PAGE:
I'm having trouble with trying to join my client computer to the server domain. My client is Windows 7 Professional and the server domain OS is Windows Server 2012 R2 Standard. I tried the usual method of going to System-Change Settings-Change-and entering the domain name to join. However, I get the message saying:

An active directory domain controller (ad dc) for the domain sean.local could not be contacted. Ensure that the domain name is typed correctly.

I know for a fact that the domain name (sean.local) is correct. On my DC, I have Active Directory, DHCP and DNS installed. Its weird because I could ping the server IP just fine and get a response, but when I ping the domain name (sean.local) I do not get a response. I get a message saying:

Ping request could not find host sean.local. Please check the name and try again.

I think the issue I'm having with not being able to join the domain has something to deal with the DNS server. I will post the network configurations for both the client and the server domain and hopefully we could get this client to finally join the domain once and for all. Thank you everyone for your help, I appreciate it.

Both of these machines had their IP settings manually configured, not obtained automatically.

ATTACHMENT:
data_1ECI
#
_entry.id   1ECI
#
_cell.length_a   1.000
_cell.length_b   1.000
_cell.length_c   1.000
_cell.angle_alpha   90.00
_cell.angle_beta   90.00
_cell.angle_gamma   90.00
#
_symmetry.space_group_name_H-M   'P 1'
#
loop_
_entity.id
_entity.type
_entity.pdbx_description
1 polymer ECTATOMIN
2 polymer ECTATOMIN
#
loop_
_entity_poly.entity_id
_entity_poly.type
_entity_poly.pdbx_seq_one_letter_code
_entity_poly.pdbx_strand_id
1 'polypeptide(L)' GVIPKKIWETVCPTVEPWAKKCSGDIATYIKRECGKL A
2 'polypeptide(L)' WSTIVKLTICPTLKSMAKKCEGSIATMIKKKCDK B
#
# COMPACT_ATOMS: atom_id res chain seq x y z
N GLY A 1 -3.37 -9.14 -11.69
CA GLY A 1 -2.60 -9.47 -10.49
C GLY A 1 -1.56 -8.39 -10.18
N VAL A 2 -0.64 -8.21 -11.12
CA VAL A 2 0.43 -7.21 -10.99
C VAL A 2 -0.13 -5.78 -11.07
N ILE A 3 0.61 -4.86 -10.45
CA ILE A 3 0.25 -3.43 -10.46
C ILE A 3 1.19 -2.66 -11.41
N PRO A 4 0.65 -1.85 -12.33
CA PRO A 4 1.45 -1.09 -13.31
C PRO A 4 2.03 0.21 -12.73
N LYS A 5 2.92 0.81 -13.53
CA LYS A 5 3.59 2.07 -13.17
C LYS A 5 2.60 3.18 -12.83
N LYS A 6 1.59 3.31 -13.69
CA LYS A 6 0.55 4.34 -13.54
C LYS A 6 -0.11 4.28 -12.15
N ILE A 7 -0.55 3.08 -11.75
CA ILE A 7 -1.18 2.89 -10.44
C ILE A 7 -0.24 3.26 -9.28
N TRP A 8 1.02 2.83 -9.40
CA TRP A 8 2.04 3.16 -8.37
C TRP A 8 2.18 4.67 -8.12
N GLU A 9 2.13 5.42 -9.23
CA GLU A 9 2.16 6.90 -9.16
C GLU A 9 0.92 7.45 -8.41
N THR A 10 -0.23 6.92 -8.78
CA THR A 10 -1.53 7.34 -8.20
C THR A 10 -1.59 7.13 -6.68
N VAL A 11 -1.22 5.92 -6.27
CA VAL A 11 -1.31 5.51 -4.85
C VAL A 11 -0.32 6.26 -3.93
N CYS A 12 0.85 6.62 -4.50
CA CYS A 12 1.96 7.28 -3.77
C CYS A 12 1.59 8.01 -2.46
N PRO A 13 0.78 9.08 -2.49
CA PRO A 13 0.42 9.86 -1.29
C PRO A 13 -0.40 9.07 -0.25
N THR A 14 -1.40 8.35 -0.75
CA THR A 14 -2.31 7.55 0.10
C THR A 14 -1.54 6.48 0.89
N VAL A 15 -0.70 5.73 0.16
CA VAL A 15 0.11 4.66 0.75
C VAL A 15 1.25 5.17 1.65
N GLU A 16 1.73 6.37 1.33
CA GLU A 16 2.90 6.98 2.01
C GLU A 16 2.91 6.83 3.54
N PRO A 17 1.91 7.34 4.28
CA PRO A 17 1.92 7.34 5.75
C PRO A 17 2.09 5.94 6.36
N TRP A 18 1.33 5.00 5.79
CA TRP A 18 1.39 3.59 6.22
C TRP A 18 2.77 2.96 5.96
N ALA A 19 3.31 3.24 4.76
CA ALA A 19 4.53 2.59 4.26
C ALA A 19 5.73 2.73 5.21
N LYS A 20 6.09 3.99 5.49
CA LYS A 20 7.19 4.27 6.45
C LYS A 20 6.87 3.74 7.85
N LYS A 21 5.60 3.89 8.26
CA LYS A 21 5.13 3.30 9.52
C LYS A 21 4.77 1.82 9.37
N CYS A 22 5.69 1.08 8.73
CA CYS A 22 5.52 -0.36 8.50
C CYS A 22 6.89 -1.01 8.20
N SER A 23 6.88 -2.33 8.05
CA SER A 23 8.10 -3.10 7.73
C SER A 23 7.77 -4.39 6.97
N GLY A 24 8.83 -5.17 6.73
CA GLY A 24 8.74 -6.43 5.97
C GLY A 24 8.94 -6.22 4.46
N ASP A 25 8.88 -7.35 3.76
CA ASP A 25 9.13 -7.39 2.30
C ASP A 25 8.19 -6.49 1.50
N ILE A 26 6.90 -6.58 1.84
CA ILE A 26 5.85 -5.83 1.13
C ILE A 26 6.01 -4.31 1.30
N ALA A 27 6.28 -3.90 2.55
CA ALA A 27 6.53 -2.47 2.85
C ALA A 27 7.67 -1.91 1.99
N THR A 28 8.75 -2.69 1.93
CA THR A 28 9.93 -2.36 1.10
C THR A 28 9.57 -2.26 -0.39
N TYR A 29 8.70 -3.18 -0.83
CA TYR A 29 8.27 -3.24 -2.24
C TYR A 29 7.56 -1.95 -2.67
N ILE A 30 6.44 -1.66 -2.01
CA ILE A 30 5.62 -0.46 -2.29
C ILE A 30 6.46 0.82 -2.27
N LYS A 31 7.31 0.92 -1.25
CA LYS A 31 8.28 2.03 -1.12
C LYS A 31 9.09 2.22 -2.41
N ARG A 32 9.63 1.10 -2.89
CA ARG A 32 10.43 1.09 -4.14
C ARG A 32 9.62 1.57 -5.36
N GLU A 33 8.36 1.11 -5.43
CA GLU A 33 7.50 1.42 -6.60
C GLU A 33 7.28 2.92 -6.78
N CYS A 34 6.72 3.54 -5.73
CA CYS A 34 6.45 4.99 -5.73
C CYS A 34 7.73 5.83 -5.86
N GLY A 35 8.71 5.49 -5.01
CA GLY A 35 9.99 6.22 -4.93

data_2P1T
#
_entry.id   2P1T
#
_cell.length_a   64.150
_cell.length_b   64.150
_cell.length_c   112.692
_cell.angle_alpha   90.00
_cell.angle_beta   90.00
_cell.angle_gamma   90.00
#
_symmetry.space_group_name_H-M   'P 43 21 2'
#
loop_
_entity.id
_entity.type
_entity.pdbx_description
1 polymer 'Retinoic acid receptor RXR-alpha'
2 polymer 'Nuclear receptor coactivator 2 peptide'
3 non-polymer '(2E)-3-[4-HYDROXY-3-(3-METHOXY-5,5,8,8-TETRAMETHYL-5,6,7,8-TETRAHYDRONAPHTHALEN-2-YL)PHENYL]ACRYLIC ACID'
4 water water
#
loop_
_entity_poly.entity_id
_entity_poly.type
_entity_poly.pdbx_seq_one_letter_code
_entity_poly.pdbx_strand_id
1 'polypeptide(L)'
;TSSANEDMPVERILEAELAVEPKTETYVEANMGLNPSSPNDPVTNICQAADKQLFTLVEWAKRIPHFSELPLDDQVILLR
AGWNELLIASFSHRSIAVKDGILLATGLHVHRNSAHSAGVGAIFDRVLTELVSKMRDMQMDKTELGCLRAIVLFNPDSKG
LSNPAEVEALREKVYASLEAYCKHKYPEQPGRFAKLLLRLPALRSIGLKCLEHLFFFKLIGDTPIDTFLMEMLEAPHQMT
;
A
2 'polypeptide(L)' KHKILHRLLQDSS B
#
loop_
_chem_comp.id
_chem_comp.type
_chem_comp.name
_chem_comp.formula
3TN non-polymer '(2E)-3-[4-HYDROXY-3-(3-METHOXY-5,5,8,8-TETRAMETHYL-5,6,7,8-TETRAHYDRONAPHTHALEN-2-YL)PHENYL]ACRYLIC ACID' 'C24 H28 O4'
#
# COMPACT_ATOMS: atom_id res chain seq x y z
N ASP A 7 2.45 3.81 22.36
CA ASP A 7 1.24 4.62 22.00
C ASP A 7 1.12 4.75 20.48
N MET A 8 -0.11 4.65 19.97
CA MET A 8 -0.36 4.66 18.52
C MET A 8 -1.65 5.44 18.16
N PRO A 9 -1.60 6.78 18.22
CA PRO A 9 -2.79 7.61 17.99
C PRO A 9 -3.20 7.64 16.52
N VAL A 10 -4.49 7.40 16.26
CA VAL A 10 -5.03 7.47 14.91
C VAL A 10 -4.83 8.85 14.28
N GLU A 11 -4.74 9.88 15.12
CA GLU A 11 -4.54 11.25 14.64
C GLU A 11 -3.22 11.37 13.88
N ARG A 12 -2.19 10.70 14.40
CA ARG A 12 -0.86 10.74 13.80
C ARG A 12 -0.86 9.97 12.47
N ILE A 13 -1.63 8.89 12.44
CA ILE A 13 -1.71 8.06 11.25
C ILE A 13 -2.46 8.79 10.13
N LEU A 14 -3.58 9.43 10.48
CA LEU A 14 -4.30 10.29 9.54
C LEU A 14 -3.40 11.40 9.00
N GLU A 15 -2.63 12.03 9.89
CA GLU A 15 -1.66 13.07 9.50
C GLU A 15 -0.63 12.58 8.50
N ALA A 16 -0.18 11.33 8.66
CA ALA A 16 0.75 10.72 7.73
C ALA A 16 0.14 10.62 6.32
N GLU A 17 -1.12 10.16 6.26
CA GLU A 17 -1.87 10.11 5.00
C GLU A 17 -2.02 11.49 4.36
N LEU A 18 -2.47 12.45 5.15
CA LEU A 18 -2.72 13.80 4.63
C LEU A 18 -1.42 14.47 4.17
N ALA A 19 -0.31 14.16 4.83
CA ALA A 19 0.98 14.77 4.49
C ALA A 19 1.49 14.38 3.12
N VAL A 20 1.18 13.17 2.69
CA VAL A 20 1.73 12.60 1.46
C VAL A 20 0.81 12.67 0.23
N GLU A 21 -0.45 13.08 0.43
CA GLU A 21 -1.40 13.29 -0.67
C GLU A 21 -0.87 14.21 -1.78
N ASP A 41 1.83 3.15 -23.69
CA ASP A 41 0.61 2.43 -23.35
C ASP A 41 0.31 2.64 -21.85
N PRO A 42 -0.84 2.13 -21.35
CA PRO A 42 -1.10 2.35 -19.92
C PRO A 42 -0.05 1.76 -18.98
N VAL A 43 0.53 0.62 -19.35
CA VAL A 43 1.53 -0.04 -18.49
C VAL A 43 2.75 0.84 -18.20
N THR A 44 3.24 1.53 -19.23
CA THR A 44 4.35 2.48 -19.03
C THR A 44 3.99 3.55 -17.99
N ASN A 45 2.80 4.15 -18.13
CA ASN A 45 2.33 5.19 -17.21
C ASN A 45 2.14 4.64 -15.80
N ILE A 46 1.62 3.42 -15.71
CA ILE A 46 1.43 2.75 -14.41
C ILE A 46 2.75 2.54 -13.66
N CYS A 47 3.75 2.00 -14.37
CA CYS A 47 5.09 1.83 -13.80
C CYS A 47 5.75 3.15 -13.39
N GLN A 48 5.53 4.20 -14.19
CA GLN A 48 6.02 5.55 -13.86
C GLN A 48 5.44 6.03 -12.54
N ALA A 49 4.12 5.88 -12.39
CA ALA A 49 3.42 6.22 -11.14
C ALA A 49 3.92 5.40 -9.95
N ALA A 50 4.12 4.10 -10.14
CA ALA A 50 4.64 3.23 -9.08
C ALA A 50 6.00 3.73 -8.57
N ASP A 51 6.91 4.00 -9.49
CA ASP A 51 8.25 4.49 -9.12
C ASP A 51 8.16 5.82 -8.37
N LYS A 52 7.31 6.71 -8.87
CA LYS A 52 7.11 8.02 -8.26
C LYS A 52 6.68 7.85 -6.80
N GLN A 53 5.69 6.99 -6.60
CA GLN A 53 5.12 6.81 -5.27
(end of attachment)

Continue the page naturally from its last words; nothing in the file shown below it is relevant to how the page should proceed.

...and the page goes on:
IP address:
Subnet Mask:
Default gateway:
Preferred DNS server:


IP address:
Subnet Mask:
Default gateway:
Preferred DNS server:
  • Did you set the DC's network setting dns to "home"? – Colyn1337 Jan 29 '16 at 18:02

The servers DNS needs to point to itself, and the clients DNS needs to point to the server.

Servers DNS should be (or
Clients DNS should be

  • I tried what you recommended and it worked! May you explain to me more in depth in why the settings should be setup that way please? Thanks! – Anonymous Jan 29 '16 at 18:38
  • You tell me :). How do you want the client to locate sean.local on a public DNS server? You had DNS pointing to (what i assume is) a soho router which holds a public DNS entry. The client sends the DNS query to which sends it out to its public DNS (e.g., and they have no idea who sean.local is. in AD, DNS is the backbone. without proper DNS, absolutely nothing is going to work. On the DC, you should add forwarders to a public DNS server – Joe Jan 29 '16 at 18:49
  • The domain/DNS is on, when you set the client's IP to use, it doesn't resolve to anything at all. – Lex Jan 29 '16 at 18:50
  • To supplement this: after setting the DNS on the server to, you'll want to make sure the DNS service on that machine as a working forwarder (it probably does, but you'll still want to check this). Even if it already has a working forwarder, you may want to set the preferred forwarder to your ISP's DNS or other preferred service such as – Joel Coel Jan 29 '16 at 19:50
  • Just curious, but why did you guys recommend along with instead of just recommending to use Is there any difference between the two DNS servers or no? – Anonymous Jan 29 '16 at 20:47

from PowerShell enable smb version 2 and 3 using below command on the domain controller(DC) and restart the DC server. Sometimes, system administrator disable smb for security reason.

Set-SmbServerConfiguration -EnableSMB2Protocol $true

  • I'm not sure why you posted that here - the poster was experiencing DNS issues which were resolved – Dan May 17 '17 at 13:34

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